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Always on Stage

I stopped into a quick service burger joint a few days ago. I wish I could say that I was lost or that I never go to those places or that I was just looking for kale, but none of that would be true.

I love a good cheeseburger and on this particular day I was visiting one of those establishments with a darned good reputation for great burgers. And in the town where I live, they normally do a solid job.

This, however, was not one of those days.

You could tell right away it was going to be potentially terrible as there was a stalled car in one of the drive through lanes, and the line was wrapped around the block. But I considered myself exceptionally smart as I parked my car and walked in rather than driving into the quagmire that was the drive through.

After my order was completed I walked over to the waiting area and watched the line produce the food that was being served to both the counter and drive through guests. They were clearly in trouble.  The production line was nearly empty, the floor was covered in escaped french fries and a light coating of grease, and the employees had the look of those who had accidentally wandered into a dumpster fire.

As the boards flashed red (noting that orders were over the time limit for service) the team members snapped at each other and looked as though they’d rather be anyplace else.

These types of displays take away from the overall guest experience and can be uncomfortable for onlookers.  They can damage your brand and create an atmosphere that doesn’t encourage guests to want to return.

The good news is that with a little training, every organization can create an environment that is professional and comfortable.

Be Clear That Everyone is Watching

When you are at work, you are on stage.  This is something everyone needs to understand and embrace.  Customers are watching and they expect behaviors in line with their expectations.  At restaurants and health care facilities they are watching to see if sanitation and hand washing standards are up to par.  At all types of businesses they are evaluating body language, appearance, speed, and competence.  People make snap judgements and just understanding that you are starring in a reality television show everyday at work can help frame up the scrutiny you and your team are under each day.  Also, never forget that every guest has the ability to reach a wide audience via social media with the camera in their pockets.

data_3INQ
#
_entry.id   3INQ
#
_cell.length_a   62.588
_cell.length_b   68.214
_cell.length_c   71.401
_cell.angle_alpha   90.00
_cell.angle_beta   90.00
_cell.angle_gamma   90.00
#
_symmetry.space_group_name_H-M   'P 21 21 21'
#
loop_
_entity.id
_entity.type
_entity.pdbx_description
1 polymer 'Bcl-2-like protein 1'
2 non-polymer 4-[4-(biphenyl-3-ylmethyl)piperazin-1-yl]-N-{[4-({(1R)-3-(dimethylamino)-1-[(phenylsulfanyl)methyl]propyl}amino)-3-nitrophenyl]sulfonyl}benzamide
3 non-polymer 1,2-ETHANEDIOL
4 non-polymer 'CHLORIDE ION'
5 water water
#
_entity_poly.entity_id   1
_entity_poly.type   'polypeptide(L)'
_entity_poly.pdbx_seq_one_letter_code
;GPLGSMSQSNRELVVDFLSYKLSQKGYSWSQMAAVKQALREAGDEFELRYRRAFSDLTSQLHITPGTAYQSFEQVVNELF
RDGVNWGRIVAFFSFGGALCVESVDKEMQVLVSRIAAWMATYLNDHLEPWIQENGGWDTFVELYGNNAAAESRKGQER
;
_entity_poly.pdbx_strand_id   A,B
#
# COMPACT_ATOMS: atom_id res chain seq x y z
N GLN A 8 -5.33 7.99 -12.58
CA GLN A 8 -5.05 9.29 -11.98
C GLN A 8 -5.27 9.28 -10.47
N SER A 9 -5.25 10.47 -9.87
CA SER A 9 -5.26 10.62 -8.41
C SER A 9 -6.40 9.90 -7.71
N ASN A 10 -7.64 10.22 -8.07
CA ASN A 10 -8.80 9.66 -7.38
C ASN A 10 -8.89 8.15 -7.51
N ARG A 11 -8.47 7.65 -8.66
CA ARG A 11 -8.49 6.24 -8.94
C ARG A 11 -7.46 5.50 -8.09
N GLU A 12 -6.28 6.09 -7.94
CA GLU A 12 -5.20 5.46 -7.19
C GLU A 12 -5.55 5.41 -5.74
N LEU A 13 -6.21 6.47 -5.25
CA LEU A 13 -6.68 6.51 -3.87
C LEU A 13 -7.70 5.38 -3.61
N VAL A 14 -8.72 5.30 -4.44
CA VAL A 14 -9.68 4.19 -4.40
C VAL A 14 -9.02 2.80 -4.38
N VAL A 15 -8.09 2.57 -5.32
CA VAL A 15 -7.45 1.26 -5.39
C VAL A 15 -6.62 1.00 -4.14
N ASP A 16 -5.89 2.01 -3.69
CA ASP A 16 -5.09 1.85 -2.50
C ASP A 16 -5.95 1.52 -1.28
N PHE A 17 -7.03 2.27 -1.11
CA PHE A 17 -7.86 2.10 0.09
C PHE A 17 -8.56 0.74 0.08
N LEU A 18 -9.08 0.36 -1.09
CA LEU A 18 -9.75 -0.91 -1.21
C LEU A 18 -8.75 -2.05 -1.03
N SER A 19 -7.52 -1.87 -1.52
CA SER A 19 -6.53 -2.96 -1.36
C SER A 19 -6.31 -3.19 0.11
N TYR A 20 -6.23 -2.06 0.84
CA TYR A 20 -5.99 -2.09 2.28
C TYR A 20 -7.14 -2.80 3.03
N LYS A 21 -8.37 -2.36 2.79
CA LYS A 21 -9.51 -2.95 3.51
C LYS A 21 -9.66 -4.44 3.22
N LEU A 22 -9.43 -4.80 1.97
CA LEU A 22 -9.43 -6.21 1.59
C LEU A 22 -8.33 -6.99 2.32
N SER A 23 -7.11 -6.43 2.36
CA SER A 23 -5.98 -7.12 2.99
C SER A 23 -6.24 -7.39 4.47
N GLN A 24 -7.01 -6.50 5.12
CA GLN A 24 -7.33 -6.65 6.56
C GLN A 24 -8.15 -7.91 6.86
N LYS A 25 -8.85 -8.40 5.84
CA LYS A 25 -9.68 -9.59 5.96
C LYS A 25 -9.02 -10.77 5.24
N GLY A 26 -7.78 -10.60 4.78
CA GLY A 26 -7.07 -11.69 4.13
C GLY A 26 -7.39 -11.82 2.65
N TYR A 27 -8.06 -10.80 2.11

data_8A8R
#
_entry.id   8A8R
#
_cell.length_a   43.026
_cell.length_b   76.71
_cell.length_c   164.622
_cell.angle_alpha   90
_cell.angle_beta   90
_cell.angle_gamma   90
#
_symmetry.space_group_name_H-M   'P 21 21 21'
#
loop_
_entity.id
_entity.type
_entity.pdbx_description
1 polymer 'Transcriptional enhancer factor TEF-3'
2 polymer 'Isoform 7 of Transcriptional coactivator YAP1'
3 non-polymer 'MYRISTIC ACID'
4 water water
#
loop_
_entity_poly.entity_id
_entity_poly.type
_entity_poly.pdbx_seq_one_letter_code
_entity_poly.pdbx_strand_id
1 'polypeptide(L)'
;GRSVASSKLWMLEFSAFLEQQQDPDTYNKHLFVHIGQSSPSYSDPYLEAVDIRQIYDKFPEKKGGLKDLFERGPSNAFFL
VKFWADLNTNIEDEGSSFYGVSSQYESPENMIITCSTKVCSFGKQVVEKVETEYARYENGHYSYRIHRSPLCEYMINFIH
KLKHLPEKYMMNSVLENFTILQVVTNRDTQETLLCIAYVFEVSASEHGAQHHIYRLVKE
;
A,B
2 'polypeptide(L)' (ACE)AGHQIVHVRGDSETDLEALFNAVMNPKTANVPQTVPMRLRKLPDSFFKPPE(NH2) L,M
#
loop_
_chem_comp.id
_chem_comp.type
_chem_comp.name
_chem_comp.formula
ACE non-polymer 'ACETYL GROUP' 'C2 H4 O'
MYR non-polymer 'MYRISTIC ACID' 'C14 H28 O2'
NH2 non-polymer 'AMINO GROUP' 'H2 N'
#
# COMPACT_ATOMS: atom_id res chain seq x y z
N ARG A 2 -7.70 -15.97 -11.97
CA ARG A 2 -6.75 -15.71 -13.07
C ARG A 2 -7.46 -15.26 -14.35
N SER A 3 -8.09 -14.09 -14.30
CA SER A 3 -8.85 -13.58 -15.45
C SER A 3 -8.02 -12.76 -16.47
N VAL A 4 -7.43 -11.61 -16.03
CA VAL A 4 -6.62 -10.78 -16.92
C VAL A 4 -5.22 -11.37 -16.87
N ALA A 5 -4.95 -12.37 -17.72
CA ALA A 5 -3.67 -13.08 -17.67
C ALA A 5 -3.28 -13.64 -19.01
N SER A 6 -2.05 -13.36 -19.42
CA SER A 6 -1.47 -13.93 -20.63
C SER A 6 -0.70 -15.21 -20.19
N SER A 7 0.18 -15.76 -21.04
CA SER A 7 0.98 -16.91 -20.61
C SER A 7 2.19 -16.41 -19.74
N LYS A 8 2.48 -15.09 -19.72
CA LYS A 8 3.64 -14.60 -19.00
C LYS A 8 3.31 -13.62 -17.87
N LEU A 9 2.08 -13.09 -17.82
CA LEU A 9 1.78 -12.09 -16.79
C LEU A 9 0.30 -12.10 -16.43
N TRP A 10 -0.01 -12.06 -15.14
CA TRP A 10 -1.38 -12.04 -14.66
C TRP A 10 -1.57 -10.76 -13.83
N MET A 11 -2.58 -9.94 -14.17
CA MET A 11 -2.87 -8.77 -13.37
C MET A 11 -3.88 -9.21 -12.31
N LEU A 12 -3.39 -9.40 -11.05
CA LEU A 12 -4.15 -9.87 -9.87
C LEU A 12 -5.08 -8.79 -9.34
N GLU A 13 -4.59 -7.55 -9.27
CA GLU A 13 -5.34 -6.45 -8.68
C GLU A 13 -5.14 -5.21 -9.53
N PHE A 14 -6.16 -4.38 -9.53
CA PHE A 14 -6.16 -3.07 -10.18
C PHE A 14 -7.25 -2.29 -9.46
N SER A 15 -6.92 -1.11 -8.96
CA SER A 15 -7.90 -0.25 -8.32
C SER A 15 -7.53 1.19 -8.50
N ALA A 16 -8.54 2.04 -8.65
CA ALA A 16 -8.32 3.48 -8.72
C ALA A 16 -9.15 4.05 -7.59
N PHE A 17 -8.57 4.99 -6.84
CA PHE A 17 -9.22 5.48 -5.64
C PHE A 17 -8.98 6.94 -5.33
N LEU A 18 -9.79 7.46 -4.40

Make Sure Your Team Knows How to Behave

Have you been crystal clear with your expectations for behavior?  These behavioral standards should be expected whether customers can see your team or not.  Be clear about your standards for attire, body language, professionalism, attitude, and service.  Often poor service comes from misalignment between leaders and their teams – and a lack of clarity around the standards which are expected.  Make sure new team members know the standards and celebrate those who exemplify them (and coach those who are not making the grade).

Set Up a Line of Demarcation

When your team starts their work day do they know where the crossover is from “out of sight” to “in line of sight.”  This is a tricky one, because really your team is on stage most of the time.  When they enter work or leave work, they may cross paths with customers.  Be sure they understand they are ambassadors for your brand even if they are wearing your name badge or uniform at the grocery store or getting gas.  If they note where they work on social media, then every post reflects on your organization.  Be sure that everyone understands this and how important they are to the business reputation in the community.  It could be as simple as neat attire before walking out onto the sales floor or as complex as how they behave on Instagram.

Set a Great Example

As leaders, we all have an obligation to model the behaviors we want our team to adopt. If you don’t serve guests well or take pride in your appearance, then why would your team?  Be mindful of your behaviors because as a leader, not only are you being watched by your customers but by your team as well.  Think about the chances you have to model the best actions each day – and you’ll be surprised how your team works to emulate the example you set.

Talk to your team during your next group meeting or huddle to ensure that they understand the impact they have on your reputation and guest perception.

Ask their opinions on the guest experience and perception – and their ideas to improve performance.  You may find they need something simple like a mirror to check their appearance before starting work.  You may find they have questions about the social media policy.  You may also find that they have suggestions to improve overall service.

Together we serve.


Tony Johnson, CCXP Customer Service Leader | Author |  Speaker

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